A blog about U.S. immigration matters by Paul Szeto, a former INS attorney and an experienced immigration attorney and counsel. Contact Info: 732-632-9888, http://www.1visa1.com/ (All information is not legal advice and is subject to change without prior notice.)

Friday, May 4, 2018

Extra Steps for Picking Up New Green Card and EAD

In order to more securely send sensitive documents out, USCIS will be switching to a new delivery system on April 30th. The system is called the Signature Confirmation Restricted Delivery service through the United States Postal Service (USPS). These documents include original documents such as Permanent Resident Cards (Green Cards) and Employment Authorization Cards (EAD). The transition will first be applied to documents that have been sent back to USCIS. The changes should be completed by late 2019. 

The most notable changes are in having to present proper I.D. to sign for the mail. The applicant must show their I.D. to receive their delivered document. A designated person can also sign and receive the delivery for the applicant through the PS Form 3801. The applicant or the representing attorney would have to go to the office to fill out the form beforehand. If the delivery address is the attorney’s office, only the attorney can show I.D. and sign for the document.  However, the attorney may designate another person to pick up the document at the post office.

Missed deliveries will result in the document being held in the post office for 15 days before being sent back to USCIS. The applicant can go to the USPS website and set a date and time to pick their document up from the post office. USPS also offers a tracking service applicants can sign up for to get notifications. 

Adding these conditions to document pick-up does provide more security. However, it also complicates matters for the applicant. Some do not have proper I.D. such as a driver license. In fact, they are trying to apply for I.D. documents such as an EAD from the Department of Homeland Security.  Hence, the new policy indirectly created a chicken-and-egg-problem which could make it hard for some applicants to receive their document.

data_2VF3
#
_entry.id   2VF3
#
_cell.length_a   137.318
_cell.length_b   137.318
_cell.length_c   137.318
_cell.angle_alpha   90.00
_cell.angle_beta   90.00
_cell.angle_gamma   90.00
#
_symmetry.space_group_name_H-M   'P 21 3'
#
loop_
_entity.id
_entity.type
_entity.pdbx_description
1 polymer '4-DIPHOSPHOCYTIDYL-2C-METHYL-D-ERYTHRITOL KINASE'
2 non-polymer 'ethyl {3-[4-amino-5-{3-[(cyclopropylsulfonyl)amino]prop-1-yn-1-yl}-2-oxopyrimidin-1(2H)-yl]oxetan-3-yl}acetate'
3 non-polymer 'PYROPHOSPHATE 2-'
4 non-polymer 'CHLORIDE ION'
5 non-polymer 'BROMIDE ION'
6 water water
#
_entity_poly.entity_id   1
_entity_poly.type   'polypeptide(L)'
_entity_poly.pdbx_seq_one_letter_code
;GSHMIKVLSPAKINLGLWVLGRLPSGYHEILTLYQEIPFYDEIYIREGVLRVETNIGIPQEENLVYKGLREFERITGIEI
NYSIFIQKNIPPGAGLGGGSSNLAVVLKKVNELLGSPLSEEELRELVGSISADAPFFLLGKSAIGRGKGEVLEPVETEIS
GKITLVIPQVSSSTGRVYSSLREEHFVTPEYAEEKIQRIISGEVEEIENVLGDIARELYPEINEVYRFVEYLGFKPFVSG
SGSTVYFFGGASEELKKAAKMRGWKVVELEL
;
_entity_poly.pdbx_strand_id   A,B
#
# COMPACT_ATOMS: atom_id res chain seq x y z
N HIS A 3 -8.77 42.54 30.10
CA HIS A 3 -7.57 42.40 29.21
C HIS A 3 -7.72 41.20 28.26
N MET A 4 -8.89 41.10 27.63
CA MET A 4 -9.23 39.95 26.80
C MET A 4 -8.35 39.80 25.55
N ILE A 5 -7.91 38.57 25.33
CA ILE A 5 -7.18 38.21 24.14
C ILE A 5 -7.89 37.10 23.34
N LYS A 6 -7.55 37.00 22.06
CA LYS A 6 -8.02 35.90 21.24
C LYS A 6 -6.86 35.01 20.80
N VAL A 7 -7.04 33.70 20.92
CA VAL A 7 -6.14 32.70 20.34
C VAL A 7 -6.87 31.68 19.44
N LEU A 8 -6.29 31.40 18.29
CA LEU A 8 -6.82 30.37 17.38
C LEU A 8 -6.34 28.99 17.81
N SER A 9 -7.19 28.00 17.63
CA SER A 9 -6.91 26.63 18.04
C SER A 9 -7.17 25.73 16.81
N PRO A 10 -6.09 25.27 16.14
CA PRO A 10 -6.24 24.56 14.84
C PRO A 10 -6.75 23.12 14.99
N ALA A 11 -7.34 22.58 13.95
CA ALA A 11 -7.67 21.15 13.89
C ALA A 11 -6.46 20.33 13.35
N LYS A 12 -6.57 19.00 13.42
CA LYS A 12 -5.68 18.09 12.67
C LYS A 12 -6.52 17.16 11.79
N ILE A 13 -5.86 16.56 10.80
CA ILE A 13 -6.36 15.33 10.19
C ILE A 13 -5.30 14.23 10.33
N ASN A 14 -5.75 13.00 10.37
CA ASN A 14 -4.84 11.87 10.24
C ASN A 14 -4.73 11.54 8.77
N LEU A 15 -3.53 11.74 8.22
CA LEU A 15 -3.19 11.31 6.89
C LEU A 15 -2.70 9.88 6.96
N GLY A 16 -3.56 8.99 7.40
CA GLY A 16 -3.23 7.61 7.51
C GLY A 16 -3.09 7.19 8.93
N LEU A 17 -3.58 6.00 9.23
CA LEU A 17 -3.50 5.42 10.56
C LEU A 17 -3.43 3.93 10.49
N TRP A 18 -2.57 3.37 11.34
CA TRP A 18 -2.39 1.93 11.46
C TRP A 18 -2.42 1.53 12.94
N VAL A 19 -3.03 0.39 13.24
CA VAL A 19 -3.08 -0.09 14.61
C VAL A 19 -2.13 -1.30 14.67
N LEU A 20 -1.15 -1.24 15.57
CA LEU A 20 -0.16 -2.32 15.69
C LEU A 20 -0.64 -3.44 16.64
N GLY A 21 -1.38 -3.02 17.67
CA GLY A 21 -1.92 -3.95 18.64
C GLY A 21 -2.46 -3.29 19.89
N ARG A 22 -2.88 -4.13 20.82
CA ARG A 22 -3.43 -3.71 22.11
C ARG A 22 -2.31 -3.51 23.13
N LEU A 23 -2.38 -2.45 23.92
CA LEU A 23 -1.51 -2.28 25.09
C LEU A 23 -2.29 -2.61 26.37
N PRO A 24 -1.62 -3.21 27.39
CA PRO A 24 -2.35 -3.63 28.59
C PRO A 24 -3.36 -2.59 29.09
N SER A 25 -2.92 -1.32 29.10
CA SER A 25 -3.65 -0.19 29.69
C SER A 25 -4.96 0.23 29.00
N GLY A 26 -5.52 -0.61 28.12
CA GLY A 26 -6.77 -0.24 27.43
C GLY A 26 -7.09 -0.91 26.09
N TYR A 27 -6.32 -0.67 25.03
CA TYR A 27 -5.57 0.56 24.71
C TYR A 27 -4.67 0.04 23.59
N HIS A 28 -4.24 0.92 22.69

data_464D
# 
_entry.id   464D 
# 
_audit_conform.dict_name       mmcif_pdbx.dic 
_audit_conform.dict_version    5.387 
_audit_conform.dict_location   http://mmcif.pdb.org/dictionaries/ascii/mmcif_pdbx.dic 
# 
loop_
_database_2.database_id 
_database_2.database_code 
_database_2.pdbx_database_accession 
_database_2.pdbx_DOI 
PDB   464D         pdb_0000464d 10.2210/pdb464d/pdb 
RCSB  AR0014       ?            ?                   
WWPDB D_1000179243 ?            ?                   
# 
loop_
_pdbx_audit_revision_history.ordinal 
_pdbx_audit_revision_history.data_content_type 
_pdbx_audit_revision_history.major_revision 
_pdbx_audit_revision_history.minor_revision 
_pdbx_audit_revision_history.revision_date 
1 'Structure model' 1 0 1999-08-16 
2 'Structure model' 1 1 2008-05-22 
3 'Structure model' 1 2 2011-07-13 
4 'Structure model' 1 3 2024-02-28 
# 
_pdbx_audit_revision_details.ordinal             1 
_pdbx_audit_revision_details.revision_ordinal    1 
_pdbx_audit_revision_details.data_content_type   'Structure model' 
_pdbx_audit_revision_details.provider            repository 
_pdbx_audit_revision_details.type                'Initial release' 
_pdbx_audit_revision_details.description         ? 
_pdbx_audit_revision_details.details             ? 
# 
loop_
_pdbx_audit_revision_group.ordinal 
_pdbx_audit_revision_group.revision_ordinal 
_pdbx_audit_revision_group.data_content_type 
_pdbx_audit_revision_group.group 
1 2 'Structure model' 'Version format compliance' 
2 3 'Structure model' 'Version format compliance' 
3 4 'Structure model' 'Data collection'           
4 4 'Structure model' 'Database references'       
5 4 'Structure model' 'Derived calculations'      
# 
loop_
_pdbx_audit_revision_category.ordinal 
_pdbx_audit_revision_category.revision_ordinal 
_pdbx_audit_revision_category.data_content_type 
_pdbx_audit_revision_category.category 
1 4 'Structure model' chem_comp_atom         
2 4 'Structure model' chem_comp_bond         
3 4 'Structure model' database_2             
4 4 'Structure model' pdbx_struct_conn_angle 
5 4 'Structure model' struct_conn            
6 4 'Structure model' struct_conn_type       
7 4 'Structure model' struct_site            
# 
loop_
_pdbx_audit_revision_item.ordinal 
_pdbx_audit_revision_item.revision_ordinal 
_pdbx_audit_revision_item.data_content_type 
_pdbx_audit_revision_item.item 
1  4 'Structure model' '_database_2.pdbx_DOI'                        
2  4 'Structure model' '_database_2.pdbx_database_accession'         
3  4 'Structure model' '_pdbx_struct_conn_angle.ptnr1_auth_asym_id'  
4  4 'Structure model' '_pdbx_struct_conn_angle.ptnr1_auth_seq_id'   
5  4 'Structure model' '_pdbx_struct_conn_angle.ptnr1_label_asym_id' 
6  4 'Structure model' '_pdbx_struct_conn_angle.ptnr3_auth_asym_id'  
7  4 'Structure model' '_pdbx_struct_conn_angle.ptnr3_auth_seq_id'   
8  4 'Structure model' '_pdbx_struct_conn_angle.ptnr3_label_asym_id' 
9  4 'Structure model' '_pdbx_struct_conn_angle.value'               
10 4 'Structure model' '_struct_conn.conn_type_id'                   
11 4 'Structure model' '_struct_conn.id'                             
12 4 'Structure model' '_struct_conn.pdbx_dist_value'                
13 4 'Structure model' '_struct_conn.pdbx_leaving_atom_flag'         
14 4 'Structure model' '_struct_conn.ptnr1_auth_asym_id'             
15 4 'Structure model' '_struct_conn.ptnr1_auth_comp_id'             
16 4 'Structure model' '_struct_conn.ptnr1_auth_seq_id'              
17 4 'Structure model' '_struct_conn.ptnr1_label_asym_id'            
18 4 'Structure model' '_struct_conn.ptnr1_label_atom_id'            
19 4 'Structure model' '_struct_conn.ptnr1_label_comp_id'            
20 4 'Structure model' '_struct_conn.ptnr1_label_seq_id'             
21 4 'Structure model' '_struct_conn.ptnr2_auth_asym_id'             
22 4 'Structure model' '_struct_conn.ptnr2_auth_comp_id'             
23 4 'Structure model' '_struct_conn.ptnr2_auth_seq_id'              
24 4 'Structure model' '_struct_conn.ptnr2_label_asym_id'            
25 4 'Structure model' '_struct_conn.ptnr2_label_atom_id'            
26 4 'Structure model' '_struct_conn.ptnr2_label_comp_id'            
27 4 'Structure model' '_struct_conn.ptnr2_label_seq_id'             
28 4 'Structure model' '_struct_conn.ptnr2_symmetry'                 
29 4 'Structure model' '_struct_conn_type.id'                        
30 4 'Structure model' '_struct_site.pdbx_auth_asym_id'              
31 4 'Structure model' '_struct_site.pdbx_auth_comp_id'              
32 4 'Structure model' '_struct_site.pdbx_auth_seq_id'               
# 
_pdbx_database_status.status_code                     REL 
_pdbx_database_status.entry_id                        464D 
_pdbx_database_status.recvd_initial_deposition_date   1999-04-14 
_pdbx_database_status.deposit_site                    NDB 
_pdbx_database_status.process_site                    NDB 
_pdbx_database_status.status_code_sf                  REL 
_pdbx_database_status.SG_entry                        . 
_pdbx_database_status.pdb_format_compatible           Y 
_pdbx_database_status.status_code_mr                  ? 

Also, many applicants are new immigrants that tend to move around a lot for employment opportunities and other reasons.  When they move, they need to properly change their address with the USCIS and also the USPS.  If the change of address has not been processed timely and correctly, it is very possible that these applicants may miss these important original documents from USCIS. 

Because of this new policy, it is now more important than ever for immigrants to properly report their change of address with Department of Homeland Security and the U.S. Postal Service.  In fact, by law, if any non-citizen knowingly failed to change his or her address by filing the AR-11 form, the person could be found deportable from the United States. The intent of this law was to catch the ill-intentioned foreigners such as terrorists.  But it applies to all non-citizens present in the U.S.  However, a lot of new immigrants do not know about this requirement at all.

Understandably, there are worries that this process will be more complicated than it is secure. Applicants for these important immigration documents should pay close attention to the requirements and follow the advice of their attorneys. 

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